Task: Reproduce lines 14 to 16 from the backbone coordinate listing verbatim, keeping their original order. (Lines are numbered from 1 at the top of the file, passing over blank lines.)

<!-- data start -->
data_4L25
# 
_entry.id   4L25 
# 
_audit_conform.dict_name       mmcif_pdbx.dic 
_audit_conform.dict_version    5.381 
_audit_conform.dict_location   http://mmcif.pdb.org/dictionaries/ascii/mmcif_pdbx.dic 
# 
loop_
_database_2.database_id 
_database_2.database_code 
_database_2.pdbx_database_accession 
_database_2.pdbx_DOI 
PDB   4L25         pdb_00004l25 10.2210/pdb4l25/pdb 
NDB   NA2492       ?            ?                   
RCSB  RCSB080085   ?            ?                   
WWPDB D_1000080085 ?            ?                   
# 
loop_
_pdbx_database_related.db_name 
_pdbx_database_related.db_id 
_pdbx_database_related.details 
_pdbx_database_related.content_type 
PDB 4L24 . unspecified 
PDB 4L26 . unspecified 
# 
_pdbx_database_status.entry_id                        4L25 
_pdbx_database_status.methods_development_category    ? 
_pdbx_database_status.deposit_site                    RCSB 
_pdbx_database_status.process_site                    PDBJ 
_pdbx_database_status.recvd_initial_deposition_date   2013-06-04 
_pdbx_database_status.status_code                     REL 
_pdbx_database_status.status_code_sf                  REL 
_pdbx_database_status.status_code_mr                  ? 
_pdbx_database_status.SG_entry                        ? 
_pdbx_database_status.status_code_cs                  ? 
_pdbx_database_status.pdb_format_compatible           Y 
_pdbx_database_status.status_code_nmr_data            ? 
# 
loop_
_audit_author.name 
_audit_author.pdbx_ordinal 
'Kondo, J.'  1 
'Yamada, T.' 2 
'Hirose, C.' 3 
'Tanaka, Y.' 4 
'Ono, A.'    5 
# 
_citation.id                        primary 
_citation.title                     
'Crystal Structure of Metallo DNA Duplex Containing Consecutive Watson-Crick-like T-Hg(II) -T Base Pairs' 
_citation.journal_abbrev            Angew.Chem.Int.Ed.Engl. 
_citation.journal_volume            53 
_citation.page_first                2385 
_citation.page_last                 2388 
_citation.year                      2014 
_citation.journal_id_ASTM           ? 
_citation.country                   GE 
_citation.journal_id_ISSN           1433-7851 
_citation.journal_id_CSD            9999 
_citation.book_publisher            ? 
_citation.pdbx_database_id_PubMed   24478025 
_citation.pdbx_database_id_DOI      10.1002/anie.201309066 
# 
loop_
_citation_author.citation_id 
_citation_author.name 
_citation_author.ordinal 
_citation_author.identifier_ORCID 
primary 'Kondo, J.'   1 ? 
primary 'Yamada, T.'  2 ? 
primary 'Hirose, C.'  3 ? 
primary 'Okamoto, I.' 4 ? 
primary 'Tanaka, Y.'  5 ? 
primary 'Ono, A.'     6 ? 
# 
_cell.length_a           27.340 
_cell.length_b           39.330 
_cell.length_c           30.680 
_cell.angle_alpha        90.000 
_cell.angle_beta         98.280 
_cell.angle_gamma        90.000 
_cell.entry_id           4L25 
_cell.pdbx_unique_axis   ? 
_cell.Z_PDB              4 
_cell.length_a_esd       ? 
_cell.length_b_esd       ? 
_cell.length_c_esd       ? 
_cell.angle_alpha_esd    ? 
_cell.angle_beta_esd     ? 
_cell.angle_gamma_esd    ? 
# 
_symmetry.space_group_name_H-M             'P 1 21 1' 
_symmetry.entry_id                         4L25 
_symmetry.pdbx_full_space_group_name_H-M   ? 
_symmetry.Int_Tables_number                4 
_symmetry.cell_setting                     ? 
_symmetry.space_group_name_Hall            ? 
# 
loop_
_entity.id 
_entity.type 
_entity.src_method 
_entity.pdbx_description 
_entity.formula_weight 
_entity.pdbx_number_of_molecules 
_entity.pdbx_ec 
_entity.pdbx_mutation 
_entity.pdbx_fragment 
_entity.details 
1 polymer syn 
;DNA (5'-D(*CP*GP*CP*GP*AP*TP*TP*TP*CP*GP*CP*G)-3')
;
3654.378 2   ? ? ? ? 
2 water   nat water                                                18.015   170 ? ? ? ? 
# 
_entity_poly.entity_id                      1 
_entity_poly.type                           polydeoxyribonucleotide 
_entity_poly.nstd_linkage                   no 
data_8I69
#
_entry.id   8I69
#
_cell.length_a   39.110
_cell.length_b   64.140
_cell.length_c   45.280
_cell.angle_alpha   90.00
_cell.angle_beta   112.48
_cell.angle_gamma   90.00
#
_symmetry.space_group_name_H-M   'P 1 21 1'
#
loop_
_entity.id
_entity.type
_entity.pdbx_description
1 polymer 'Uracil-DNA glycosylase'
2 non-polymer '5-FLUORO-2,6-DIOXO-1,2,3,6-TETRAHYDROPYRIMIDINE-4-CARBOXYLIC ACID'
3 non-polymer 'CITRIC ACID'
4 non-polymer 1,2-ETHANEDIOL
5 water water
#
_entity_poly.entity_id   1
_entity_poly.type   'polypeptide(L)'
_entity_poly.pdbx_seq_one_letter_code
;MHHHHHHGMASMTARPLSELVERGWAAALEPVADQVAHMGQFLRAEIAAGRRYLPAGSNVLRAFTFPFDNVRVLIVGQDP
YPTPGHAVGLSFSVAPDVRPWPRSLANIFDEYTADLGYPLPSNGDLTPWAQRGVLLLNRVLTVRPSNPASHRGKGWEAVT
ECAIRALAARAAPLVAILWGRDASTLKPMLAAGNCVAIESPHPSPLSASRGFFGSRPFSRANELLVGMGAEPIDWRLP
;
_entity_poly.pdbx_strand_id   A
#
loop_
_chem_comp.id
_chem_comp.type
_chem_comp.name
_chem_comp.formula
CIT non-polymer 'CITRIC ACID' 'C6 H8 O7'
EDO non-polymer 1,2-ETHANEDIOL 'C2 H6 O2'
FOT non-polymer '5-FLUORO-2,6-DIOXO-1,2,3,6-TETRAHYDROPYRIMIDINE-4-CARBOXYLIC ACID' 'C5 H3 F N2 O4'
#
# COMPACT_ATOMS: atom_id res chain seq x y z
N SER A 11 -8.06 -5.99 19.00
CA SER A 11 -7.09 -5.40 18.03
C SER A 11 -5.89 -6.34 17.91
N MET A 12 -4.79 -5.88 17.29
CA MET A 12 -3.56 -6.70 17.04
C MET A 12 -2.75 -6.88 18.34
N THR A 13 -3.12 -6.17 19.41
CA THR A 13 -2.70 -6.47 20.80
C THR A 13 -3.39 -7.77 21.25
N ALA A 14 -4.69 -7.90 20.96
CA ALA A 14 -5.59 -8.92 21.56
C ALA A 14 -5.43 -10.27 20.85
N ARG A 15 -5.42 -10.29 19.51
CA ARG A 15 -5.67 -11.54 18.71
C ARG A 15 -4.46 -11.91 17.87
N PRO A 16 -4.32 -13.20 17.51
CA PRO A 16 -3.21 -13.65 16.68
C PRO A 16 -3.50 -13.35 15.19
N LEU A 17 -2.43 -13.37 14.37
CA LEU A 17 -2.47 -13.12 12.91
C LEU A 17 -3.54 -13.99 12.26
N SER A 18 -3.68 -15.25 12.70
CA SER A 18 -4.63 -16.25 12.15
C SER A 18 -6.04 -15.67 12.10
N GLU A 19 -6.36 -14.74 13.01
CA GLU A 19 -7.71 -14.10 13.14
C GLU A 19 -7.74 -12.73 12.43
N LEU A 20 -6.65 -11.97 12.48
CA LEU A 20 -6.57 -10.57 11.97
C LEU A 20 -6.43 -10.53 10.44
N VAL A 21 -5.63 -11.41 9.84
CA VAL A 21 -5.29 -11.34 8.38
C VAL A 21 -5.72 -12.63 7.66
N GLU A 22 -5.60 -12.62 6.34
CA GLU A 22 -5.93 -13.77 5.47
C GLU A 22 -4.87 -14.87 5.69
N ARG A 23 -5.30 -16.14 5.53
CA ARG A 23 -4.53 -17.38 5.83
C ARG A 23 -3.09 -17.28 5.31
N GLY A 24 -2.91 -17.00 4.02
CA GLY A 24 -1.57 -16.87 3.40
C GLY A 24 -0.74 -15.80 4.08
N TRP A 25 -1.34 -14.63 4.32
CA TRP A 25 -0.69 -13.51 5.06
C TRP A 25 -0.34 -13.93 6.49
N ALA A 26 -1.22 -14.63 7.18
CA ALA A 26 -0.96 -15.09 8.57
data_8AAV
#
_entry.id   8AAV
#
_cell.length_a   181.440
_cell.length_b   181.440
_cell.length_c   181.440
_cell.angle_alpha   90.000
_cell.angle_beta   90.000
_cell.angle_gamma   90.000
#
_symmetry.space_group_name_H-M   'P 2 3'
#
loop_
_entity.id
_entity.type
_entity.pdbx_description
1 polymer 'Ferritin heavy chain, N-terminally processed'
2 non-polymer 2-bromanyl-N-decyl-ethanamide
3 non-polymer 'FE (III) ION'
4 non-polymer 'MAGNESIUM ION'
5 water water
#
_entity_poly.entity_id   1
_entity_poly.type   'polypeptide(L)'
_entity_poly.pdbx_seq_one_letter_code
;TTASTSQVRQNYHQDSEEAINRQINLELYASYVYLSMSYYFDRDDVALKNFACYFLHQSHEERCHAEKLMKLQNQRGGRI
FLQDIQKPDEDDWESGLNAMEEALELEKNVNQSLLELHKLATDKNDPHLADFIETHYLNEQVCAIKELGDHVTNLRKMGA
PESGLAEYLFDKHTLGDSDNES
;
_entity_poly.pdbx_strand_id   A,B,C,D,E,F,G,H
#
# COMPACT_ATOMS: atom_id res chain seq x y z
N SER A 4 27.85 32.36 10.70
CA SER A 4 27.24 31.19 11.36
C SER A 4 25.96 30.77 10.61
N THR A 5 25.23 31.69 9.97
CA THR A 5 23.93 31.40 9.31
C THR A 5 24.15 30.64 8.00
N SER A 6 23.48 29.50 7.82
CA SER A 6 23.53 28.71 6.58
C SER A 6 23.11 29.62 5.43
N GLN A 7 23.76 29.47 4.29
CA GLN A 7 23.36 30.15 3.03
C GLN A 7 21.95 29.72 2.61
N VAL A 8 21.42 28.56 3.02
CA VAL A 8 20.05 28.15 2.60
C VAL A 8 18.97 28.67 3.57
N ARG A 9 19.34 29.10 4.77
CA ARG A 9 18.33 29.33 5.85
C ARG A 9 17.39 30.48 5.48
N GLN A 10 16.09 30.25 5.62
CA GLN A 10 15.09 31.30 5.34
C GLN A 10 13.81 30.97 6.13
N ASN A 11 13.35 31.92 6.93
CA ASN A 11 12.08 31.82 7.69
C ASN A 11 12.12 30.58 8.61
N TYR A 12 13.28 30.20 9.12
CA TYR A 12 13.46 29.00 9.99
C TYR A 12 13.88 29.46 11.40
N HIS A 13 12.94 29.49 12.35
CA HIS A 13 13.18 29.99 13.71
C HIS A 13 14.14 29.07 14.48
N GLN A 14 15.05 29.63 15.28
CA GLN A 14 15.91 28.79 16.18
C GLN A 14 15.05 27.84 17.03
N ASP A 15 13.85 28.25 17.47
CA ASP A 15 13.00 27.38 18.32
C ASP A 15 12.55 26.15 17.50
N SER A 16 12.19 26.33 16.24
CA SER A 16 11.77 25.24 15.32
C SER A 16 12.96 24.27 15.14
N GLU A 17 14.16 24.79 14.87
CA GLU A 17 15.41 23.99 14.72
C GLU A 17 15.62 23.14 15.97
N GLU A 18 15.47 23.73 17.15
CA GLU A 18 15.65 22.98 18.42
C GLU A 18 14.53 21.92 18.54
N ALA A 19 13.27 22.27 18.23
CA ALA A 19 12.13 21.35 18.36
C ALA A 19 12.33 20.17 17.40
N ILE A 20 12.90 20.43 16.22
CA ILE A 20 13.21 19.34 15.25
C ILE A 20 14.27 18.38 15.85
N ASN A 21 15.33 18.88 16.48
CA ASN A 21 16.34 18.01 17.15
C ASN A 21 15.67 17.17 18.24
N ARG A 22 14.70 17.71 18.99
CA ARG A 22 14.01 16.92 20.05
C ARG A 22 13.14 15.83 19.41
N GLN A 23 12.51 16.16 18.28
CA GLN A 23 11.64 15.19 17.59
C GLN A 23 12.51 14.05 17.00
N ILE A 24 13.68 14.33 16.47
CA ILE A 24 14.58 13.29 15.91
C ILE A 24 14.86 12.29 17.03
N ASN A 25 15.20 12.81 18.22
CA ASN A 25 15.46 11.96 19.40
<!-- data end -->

PDB   4L25         pdb_00004l25 10.2210/pdb4l25/pdb 
NDB   NA2492       ?            ?                   
RCSB  RCSB080085   ?            ?                   